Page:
Eggnog Panna Cotta recipe
Christmas is now creeping up on me like a stalker and I should be writing lists instead of recipes. But when this Eggnog Panna Cotta popped up on my Pinterest feed, I knew I had to make it. It’s simple, filled with festive joy and bloody delicious and it won’t take you all day to make, and unlike me at the moment, it chills quietly, while you get on with the rest of your festive prep.
Panna Cottas are one of my best desserts to make for a gathering. They only involve a bit of mild heating of cream and milk, the no effort it takes to squeeze out a couple of gelatine leaves and some gentle pouring. This Christmassy affair has all the joys of a glass of eggnog but in wobbly form; golden rum sits alongside cinnamon and just a touch of nutmeg to finish it off. These go so well with my roasted orange plums, it would be a shame not to whip up a batch to accompany your effortless dessert.
If you’re feeling a little balls to the wall, then Eggnog Panna Cotta is the pud for you. And given the enormous addition of rum, it will make the rest of the evening go with a swing.
I mean, I know this is a lot of cream, but fear not, this makes 8 generous panna cotta to wow your guests *or just eat yourself*. RIP by lovely bottle of Mount Gay rum which has survived since we got back from Barbados in January, but what a lovely way to go, in this festive pud.
Make a start by soaking your gelatine leaves in a small bowl of cold water. They can sit quietly while you heat the cream and milk.
Now for the main event. Pour the milk and cream into a large pan. Stir in the sugar, rum and cinnamon sticks then heat over a medium flame, stirring as you go, until the beautiful mixture just comes up to the simmer. Turn off the heat.
Stir in the vanilla extract and whip out the cinnamon sticks. Squeeze the excess water out of the gelatine sheets then whisk them into the hot boozy cream until they’ve dissolved.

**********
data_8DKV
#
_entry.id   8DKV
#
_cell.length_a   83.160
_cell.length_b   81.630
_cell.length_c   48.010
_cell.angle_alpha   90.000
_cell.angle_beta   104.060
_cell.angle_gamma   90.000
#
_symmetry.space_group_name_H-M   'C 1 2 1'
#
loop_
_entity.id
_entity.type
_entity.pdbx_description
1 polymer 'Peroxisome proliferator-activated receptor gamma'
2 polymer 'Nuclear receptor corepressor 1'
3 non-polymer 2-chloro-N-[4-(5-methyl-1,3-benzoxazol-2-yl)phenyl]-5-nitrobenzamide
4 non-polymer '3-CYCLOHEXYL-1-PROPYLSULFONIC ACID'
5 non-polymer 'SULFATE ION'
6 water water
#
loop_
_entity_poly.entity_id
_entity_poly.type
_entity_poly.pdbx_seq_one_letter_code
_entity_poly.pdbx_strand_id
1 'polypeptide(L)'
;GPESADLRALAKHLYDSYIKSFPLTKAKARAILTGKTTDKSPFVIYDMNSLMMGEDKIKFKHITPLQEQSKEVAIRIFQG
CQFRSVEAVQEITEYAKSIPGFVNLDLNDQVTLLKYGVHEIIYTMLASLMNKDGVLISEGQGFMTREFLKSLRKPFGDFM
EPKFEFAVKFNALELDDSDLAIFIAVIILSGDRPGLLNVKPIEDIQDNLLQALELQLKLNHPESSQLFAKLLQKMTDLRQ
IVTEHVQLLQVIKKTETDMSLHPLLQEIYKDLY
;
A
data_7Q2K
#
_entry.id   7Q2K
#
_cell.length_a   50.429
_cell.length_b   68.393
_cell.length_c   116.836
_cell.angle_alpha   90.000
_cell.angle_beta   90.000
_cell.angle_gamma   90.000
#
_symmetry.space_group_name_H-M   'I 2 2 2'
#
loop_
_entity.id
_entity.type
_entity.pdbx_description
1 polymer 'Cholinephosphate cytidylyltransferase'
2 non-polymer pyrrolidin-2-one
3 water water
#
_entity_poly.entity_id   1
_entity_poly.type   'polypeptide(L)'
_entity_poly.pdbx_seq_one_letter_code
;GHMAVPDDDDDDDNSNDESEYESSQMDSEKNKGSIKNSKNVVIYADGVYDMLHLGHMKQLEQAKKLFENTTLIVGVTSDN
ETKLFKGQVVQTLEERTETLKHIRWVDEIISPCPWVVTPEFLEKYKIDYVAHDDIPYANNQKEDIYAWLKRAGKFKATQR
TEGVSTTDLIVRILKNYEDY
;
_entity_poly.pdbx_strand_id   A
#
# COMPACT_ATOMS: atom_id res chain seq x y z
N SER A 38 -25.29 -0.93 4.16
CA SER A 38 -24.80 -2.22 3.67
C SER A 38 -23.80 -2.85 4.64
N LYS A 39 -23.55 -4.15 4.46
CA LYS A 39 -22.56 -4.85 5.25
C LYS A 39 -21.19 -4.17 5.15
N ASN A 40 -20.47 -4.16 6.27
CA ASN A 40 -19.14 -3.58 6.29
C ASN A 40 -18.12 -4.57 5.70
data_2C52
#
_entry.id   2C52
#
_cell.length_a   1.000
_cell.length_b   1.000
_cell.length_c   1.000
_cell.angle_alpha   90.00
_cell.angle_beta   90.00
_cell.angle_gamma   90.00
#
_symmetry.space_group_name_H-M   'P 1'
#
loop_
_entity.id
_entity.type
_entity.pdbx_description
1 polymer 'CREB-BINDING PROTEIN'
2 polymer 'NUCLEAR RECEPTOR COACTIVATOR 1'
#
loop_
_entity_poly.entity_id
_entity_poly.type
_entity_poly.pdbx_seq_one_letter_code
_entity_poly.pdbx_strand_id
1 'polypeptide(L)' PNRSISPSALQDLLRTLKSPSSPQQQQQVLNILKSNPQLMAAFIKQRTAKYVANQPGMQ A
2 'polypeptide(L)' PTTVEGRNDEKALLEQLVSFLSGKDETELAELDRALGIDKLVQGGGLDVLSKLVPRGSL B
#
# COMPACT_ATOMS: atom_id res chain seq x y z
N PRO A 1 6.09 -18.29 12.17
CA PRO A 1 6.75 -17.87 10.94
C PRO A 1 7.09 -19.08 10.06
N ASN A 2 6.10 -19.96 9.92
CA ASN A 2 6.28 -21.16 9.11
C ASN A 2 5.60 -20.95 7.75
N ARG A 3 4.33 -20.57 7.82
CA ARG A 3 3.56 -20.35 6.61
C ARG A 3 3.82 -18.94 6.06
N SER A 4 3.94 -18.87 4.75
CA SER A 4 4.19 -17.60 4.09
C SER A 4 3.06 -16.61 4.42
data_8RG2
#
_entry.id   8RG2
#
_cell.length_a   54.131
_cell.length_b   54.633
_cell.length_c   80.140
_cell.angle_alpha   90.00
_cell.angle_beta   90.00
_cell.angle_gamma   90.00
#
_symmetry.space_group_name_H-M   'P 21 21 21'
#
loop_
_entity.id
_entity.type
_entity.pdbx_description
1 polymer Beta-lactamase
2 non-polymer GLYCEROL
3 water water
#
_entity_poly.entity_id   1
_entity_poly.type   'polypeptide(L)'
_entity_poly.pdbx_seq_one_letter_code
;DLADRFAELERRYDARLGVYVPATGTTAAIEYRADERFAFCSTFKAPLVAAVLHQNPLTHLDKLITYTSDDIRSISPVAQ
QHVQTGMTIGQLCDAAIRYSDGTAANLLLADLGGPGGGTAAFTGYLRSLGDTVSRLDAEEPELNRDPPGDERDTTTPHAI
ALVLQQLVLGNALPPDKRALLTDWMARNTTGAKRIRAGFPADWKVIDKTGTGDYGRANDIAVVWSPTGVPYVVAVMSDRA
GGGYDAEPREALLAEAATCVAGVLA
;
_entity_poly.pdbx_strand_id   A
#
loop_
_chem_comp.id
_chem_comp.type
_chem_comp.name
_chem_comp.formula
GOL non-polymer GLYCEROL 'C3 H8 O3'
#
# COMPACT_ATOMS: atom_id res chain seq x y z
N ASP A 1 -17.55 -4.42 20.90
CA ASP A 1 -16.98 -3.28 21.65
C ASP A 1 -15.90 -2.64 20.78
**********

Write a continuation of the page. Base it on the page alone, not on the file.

Don’t let my pudgy hand put you off.
Now, for ease, pour the mixture into a jug and pour into 8 well oiled/sprayed pudding basins or glasses if you like.
Now leave to cool slightly on the counter before, carefully, putting the panna cotta into the fridge to set. This will take 4 to 6 hours.
These can happily sit in the fridge for a couple of days, if you’re forward thinking. When you’re ready to serve, run a knife around the edge of the puddings and turn out onto plates. Grate some fresh nutmeg onto the tops, to complete the whole eggnog experience. Spoon on some roasted plums too, for colour and rich sourness.
Soft, boozy, easy, this is a classic Lucy Loves recipe. Perfect for Christmas feasting with friends and family.
Eggnog Panna Cotta recipe
Makes 8, for a festive crowd, halve for a smaller group
You will just need a pan and buttered pudding basins or glasses for this
6 sheets gelatine
800ml double cream
250ml whole milk
150ml golden rum, mine was Mount Gay
3 cinnamon sticks
2 teaspoons vanilla extract
300g caster sugar
Grated nutmeg, to serve, and maybe some Roasted Orange Plums on the side
Butter or spray your pudding basins or glasses. Next, soak the 6 leaves of gelatine in cold water until soft. While this happens, measure the cream, milk, sugar, rum and cinnamon sticks into a large pan and bring up to the simmer, over a medium heat, stirring well as you go to ensure the sugar melts.
Turn off the heat as soon as the cream comes to the boil and remove the cinnamon sticks. Stir in the vanilla extract then squeeze the water out of the gelatine leaves and whisk them into the hot cream until they’ve dissolved.
Transfer to a jug for ease of pouring purposes, then fill each glass or pudding basin. Allow to cool a little before putting in the fridge to chill until set, around 4 to 6 hours.
When you’re ready to serve the panna cotta, run a knife around the edge then turn out onto a plate and grate on some nutmeg to garnish. Spoon some baked plums, or other winter fruit, around the edge and enjoy all the festive flavours.